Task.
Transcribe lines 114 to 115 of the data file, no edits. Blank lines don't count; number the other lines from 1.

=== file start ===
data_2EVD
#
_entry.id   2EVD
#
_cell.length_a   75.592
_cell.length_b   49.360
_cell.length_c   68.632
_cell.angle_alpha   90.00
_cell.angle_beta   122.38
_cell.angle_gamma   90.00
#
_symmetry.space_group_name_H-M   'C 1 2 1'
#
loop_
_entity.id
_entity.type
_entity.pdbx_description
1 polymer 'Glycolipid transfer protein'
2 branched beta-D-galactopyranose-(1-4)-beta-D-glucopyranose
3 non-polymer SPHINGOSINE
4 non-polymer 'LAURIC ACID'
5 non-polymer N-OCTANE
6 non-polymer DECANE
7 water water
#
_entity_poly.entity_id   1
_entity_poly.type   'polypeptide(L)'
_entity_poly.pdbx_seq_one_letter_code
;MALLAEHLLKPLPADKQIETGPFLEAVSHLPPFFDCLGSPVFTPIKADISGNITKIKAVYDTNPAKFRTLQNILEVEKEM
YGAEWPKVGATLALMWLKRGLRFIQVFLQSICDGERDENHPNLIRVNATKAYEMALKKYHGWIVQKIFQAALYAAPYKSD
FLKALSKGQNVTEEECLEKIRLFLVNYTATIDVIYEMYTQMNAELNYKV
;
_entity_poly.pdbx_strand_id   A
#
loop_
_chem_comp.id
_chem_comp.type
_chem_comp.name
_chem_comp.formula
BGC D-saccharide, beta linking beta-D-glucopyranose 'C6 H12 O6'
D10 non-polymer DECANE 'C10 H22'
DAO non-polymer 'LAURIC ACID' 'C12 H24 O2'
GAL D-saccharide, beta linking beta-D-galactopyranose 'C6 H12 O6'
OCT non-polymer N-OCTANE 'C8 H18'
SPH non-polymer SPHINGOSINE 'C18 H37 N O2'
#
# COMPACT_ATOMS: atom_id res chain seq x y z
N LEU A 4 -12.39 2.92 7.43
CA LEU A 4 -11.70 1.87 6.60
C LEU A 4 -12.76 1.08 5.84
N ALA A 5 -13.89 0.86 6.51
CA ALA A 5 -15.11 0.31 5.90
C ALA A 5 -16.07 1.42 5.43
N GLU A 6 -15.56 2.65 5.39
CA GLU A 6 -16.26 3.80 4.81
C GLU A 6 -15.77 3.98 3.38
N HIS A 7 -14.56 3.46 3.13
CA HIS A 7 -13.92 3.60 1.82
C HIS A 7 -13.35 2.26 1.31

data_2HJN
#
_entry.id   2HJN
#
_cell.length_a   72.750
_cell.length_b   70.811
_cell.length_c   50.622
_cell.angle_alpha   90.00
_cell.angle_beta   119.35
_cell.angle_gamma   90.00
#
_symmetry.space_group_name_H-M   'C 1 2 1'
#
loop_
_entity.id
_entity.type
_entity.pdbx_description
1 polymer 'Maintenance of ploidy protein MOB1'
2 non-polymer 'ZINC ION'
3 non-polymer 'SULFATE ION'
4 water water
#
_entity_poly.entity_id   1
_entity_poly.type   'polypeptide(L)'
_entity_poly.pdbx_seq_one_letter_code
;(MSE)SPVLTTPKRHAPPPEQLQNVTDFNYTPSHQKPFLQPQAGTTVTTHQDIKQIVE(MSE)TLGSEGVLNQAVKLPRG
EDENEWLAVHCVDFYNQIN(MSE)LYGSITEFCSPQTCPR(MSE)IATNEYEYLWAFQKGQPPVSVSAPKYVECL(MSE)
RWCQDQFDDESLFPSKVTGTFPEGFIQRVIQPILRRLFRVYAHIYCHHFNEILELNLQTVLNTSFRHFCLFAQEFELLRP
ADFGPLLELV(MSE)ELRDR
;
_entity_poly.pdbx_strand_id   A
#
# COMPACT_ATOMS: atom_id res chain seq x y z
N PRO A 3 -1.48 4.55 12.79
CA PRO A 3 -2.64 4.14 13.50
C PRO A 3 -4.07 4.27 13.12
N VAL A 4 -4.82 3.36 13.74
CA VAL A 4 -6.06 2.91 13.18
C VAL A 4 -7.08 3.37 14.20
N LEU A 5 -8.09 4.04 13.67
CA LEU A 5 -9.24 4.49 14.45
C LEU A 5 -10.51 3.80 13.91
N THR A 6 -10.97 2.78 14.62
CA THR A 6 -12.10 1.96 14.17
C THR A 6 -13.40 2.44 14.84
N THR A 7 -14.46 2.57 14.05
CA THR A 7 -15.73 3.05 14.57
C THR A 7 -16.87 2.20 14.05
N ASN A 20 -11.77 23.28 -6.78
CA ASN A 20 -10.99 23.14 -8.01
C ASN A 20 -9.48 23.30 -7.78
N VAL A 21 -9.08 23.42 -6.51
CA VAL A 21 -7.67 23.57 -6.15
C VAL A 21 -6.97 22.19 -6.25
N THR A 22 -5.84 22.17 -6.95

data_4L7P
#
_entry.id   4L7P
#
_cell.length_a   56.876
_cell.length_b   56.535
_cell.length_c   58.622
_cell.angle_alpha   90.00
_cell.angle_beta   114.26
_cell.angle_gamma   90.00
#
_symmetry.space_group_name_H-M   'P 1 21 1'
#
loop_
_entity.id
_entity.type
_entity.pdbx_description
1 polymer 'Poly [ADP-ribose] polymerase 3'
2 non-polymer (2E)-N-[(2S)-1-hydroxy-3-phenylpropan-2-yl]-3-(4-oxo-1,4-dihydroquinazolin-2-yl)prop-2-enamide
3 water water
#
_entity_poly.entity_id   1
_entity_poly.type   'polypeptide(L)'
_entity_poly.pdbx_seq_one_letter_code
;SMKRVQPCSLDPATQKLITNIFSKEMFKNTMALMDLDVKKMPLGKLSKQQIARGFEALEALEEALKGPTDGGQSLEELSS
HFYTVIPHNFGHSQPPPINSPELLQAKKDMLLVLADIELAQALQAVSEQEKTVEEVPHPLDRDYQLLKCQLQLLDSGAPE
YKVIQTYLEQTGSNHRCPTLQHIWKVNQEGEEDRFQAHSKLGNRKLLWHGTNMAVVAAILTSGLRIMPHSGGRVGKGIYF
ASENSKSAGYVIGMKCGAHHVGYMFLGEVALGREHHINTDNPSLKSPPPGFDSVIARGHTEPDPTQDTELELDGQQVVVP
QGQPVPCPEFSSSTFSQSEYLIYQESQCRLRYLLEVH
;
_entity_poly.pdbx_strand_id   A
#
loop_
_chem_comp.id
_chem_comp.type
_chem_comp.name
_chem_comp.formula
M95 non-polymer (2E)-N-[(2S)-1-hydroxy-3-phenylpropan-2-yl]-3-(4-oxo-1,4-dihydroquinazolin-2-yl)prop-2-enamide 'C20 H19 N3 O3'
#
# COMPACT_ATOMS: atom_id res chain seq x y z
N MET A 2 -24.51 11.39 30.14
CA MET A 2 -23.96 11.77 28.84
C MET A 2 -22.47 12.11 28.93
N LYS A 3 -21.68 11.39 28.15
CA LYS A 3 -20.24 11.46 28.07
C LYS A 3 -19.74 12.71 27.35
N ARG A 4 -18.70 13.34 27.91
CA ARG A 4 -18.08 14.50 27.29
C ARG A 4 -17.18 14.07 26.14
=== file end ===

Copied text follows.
N THR A 22 -5.84 22.17 -6.95

data_4L7P